The process of looking for a decent office rental for your business is usually challenging enough. But you might run across a situation where you find one in the perfection location, yet the space needs some maintenance. Or, it might need to be reconfigured to certain dimensions in order to suit your business requirements. How do you go about talking to your landlord about doing such a thing?
In these instances, your landlord may give you a tenant improvement allowance that gives you a specific amount to take care of those improvements. Your landlord would invest in this based on the length of your lease and how much rent he’ll expect to get out of you in the future. Beyond that, there’s always one issue involved: How much money he’ll give you to make those repairs.
Negotiating the Amount
According to Nolo, you should hire designers to come in and give an estimate of the office construction. That amount can help your landlord decide how much he’ll give you based on his own personal decisions. If he gives you less than you want, it’s going to require some negotiation on your part so you won’t come out on the losing end.
In the scenario you put some of your own money forth to help with the work, your landlord may waive your rent for a month or two in return. Following that, the person hiring the contractor to do the work could be a problem in determining who takes the most risk.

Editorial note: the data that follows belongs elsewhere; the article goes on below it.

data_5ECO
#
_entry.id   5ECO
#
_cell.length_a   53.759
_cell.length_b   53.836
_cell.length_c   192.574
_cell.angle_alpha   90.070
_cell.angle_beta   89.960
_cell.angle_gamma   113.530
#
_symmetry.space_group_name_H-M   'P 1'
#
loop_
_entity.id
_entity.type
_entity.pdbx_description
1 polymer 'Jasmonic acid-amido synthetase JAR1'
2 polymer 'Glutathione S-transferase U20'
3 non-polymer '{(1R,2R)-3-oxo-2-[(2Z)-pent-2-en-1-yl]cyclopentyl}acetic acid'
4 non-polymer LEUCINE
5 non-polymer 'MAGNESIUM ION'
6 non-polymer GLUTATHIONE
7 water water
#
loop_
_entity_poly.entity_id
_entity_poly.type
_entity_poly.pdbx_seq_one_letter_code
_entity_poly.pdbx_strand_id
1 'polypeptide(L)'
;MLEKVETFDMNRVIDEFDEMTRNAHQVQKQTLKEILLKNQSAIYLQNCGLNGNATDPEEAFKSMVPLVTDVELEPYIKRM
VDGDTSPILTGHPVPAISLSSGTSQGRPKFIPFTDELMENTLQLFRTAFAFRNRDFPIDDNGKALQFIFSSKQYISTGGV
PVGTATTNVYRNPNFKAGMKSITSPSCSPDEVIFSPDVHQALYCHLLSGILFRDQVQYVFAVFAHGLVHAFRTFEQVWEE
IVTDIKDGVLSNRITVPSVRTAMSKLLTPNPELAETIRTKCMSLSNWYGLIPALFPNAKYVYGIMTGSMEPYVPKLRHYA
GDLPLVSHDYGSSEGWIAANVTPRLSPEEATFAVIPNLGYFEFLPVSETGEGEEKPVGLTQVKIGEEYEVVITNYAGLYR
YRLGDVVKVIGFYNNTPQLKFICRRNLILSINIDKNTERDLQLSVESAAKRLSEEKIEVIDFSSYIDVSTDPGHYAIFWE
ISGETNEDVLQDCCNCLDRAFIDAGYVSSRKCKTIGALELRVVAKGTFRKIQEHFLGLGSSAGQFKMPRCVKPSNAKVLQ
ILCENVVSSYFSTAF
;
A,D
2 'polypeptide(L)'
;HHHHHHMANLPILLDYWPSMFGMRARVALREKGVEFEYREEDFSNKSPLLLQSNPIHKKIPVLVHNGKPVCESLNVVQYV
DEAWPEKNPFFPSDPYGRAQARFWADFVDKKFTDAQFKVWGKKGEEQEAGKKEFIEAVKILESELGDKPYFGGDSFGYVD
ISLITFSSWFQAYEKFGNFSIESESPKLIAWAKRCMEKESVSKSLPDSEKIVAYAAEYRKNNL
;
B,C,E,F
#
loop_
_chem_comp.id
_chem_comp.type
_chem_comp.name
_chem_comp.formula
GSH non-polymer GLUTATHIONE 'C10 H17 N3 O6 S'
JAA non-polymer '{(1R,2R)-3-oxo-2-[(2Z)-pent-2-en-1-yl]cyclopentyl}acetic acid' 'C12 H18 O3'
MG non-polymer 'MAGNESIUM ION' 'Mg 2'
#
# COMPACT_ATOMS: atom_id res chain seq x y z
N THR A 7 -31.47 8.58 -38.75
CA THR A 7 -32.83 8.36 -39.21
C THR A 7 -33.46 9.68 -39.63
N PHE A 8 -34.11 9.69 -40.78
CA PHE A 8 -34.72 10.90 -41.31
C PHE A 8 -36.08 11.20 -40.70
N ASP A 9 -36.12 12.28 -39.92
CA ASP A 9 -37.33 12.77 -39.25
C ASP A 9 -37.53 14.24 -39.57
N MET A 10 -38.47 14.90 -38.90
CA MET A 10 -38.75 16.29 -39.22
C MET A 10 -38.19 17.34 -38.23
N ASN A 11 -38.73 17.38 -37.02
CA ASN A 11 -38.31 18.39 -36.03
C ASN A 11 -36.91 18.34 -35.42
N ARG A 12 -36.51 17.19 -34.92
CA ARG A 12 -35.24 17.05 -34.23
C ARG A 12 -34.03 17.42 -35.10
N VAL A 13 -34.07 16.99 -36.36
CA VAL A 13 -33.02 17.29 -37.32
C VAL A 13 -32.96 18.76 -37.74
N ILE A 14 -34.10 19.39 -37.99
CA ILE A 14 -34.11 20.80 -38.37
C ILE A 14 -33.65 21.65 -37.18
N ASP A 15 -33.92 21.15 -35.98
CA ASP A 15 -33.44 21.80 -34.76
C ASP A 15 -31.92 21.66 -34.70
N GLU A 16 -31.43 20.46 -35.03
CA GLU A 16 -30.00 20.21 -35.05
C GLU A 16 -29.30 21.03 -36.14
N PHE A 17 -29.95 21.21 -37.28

Don’t Let the Landlord Hire the Contractor
When you make a deal with your landlord to take on part of the costs, you’re going to be responsible for any cost overruns. And if you’re too busy to hire the contractor to do the building, you’ll be taking more risk financially if you allow your landlord to take over. The only way to prevent any costly overruns is to work around the tenant improvement allowance and go with a standard design your landlord already has in mind.
In the above scenario, the landlord has an on-site construction crew apply a basic design for a flat rate. You’d agree to pay for anything extra that you want built in your office space.
Watching Out for Administrative Fees
During the times when that tenant improvement allowance looks substantial, your landlord may deplete a portion of it with overhead administrative fees. As with most fees, you might be perplexed at what exactly they’re for other than just attempting to scalp you. Your landlord may be going against typical leasing practices in your city if he refuses to give you specifics on what those fees are. In most cases, any negotiations beforehand should be able to scope out the reasoning behind fees that don’t initially make sense.
Negotiating When Some of the Allowance is Left Over
You might experience a rare time when your tenant improvement allowance comes in under budget. It’s certainly possible if you chose a contractor with more reasonable construction rates. Regardless, you have to be aware of this issue beforehand and draw up an agreement with your landlord on how you use the extra money. The best scenario is using the money as a credit toward future rent. You should also work out an agreement where you can additionally use those savings for other expenses in your business.
It’s a situation where finding quality construction work on the cheap will be your only way to come out ahead in the constant financial game you’ll be playing with your landlord.